The concentrates market remains in rude health, with both developed and emerging markets for soft drinks offering great rewards. Here, Jonas Feliciano from Euromonitor takes a closer look at the category.

As examined in Euromonitor's report, “More than Meets the Eye: The World of Concentrates”, this beverage category is of extreme importance to low-income emerging market consumers as well as value-conscious consumers everywhere. The recent success of Mondelez International’s MiO product in the US has increased the spotlight on liquid and powder concentrates. With products thriving in key emerging regions such as Latin America and Asia, as well as the premium and functional opportunities for concentrates in developed markets, the potential remains high. But, understanding consumer habits is still vital for success.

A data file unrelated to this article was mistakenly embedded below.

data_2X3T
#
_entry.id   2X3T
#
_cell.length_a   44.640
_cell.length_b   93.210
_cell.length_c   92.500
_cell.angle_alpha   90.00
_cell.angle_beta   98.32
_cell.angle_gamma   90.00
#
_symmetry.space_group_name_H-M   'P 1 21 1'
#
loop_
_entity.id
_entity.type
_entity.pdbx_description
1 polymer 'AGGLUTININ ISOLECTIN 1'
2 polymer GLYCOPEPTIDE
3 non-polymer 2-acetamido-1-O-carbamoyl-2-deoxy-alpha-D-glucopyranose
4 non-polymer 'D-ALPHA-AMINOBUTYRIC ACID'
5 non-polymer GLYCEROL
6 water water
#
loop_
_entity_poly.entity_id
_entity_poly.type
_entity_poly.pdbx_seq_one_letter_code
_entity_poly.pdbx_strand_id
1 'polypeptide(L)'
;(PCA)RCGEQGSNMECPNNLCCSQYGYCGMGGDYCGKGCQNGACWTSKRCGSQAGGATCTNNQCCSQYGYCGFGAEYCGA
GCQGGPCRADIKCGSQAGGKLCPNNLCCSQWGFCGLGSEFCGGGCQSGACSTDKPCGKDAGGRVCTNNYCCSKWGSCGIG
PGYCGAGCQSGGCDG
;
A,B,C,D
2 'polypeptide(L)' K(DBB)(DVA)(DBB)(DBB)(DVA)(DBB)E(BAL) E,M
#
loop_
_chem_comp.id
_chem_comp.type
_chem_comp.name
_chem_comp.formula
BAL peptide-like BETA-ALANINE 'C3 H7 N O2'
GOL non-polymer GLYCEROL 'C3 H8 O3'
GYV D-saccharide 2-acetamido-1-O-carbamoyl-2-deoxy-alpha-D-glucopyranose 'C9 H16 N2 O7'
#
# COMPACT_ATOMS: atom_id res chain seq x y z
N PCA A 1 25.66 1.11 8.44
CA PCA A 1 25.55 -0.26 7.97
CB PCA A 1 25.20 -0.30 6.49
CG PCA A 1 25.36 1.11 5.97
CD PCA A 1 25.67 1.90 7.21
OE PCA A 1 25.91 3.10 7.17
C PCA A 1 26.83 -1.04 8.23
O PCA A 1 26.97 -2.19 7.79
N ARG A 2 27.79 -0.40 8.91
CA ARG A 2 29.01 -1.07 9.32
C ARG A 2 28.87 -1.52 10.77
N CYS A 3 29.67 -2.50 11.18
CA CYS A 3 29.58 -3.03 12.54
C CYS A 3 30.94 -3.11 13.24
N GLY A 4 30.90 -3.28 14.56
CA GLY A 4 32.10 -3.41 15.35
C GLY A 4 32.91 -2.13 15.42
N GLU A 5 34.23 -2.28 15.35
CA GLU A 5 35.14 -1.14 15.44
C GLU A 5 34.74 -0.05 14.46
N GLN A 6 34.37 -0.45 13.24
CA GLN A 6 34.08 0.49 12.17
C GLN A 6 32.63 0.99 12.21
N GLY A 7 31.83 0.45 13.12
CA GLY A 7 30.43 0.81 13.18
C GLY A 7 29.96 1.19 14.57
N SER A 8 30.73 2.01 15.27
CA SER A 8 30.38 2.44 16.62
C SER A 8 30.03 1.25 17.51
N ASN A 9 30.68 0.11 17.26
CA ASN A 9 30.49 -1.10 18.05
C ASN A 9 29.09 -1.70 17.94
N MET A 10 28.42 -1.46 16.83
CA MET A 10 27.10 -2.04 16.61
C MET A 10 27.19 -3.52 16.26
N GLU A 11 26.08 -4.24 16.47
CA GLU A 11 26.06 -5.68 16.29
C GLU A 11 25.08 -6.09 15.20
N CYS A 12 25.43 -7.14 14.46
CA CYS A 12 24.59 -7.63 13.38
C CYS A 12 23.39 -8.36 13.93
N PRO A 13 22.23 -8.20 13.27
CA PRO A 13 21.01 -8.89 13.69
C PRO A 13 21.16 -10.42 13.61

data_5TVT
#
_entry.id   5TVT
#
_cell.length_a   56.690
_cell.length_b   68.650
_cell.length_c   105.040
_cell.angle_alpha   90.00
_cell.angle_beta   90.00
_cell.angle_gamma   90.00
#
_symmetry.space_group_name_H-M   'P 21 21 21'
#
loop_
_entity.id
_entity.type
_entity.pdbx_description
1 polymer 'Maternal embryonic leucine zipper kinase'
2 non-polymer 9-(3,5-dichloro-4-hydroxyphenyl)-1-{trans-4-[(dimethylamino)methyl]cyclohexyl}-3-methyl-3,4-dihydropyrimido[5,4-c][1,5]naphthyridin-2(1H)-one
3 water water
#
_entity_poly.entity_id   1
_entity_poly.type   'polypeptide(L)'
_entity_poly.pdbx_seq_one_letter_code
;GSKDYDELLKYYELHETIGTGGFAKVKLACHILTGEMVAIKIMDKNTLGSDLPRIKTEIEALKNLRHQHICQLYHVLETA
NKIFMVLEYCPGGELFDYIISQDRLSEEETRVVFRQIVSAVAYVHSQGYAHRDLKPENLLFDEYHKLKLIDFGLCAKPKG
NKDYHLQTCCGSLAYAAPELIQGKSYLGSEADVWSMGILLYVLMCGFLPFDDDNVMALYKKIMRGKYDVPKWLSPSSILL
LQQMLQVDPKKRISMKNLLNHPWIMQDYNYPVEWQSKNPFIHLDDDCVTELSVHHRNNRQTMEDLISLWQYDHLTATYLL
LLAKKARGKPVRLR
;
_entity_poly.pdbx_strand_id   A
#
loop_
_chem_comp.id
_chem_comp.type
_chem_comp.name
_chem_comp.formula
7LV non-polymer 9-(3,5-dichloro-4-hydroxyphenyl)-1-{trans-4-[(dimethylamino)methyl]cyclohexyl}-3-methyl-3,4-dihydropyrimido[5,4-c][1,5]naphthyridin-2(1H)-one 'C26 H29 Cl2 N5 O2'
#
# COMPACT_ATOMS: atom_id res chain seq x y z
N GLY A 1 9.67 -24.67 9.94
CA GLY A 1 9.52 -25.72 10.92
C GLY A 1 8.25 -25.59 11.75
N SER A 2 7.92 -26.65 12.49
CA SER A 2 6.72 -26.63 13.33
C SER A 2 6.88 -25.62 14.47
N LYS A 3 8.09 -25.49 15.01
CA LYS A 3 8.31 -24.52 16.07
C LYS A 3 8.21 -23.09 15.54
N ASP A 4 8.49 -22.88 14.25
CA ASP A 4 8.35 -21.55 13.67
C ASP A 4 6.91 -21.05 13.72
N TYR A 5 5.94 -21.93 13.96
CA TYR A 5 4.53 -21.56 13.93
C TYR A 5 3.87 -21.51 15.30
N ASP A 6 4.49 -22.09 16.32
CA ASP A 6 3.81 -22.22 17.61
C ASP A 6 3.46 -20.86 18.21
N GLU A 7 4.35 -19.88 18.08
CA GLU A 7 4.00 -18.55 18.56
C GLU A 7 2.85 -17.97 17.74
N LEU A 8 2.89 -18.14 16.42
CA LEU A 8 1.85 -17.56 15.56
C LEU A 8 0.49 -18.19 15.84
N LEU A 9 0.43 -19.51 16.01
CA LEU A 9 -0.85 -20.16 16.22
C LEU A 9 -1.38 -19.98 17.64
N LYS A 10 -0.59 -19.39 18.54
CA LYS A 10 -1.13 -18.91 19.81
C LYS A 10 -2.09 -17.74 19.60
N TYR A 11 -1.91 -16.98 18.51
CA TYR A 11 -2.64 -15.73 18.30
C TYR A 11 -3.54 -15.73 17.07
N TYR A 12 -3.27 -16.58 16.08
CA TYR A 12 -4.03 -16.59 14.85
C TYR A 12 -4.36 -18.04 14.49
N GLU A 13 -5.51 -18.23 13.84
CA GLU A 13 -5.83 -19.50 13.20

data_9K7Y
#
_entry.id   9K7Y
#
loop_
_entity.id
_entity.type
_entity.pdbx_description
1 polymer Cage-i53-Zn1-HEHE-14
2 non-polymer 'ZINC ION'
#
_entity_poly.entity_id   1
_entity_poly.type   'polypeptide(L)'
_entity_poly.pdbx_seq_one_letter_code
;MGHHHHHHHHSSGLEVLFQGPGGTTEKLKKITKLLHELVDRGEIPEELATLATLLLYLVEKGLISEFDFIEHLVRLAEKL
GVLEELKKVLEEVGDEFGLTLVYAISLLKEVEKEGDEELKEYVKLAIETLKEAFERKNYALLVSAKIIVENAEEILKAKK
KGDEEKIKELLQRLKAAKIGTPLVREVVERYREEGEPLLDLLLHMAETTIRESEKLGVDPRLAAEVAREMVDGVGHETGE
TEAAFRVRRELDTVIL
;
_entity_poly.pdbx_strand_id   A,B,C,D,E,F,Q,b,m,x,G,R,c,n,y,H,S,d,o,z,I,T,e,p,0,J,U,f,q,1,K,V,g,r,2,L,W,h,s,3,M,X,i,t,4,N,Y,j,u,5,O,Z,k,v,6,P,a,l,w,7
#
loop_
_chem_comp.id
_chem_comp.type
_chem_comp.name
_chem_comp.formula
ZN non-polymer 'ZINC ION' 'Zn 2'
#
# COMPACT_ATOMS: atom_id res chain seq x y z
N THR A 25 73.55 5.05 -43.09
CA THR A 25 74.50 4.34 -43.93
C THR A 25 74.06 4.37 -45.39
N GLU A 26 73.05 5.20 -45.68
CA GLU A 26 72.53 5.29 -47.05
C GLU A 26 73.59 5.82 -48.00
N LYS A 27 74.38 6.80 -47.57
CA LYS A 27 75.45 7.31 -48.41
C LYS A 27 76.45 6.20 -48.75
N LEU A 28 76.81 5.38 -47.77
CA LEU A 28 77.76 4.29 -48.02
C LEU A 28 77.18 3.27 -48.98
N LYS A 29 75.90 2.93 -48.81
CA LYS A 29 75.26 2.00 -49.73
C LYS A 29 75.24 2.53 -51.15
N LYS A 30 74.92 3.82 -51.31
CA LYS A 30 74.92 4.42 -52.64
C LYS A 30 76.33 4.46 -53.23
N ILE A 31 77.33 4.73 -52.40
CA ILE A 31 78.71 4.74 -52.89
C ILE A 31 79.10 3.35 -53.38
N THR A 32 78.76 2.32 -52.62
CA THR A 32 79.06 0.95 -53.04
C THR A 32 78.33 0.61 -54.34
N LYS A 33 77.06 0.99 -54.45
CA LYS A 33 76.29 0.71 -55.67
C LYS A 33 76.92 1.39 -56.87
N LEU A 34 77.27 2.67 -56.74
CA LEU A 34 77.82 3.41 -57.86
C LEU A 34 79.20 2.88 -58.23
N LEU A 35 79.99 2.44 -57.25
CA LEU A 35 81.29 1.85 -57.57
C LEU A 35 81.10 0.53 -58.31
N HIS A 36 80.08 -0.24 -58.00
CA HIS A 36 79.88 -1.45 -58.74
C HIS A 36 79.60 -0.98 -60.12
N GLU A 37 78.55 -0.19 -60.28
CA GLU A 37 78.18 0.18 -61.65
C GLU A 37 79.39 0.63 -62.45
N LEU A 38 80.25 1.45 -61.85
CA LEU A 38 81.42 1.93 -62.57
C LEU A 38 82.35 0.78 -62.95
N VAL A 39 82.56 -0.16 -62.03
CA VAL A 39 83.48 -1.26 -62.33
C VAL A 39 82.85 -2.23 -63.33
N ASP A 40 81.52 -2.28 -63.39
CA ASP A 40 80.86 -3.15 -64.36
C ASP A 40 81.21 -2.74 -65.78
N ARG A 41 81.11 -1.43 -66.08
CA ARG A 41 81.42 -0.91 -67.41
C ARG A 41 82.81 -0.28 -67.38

Global overview

In ready-to-drink volume terms, concentrates rank fourth in the world with over 45bn litres sold in 2012, ahead of RTD tea and sports/energy drinks. This is a reflection of both the category’s global scale as well as strong volume growth among low-income consumers transitioning to packaged soft drinks. The majority of this growth comes from powder concentrates, which combine light tonnage with compact packaging, making them ideal for emerging markets where transport infrastructure remains underdeveloped and retail environments highly fragmented. 

The savings in supply chain also allow concentrates to remain the low-cost leader amongst all soft drinks. On a global level, concentrates averaged a price of US$0.40 per RTD litre, whereas carbonates were US$1.10 in 2012. This gives the category an obvious advantage in emerging markets, as many consumers cannot afford the convenience of most fully-constituted, packaged beverages. However, in developed markets, concentrates have also been successful as low-cost add-ons to water. Retail price points are still high enough to give distributors impressive margins, combined with the added convenience of taking up less shelf space – a key concern, as beverage brands continue to emerge from every soft drink category.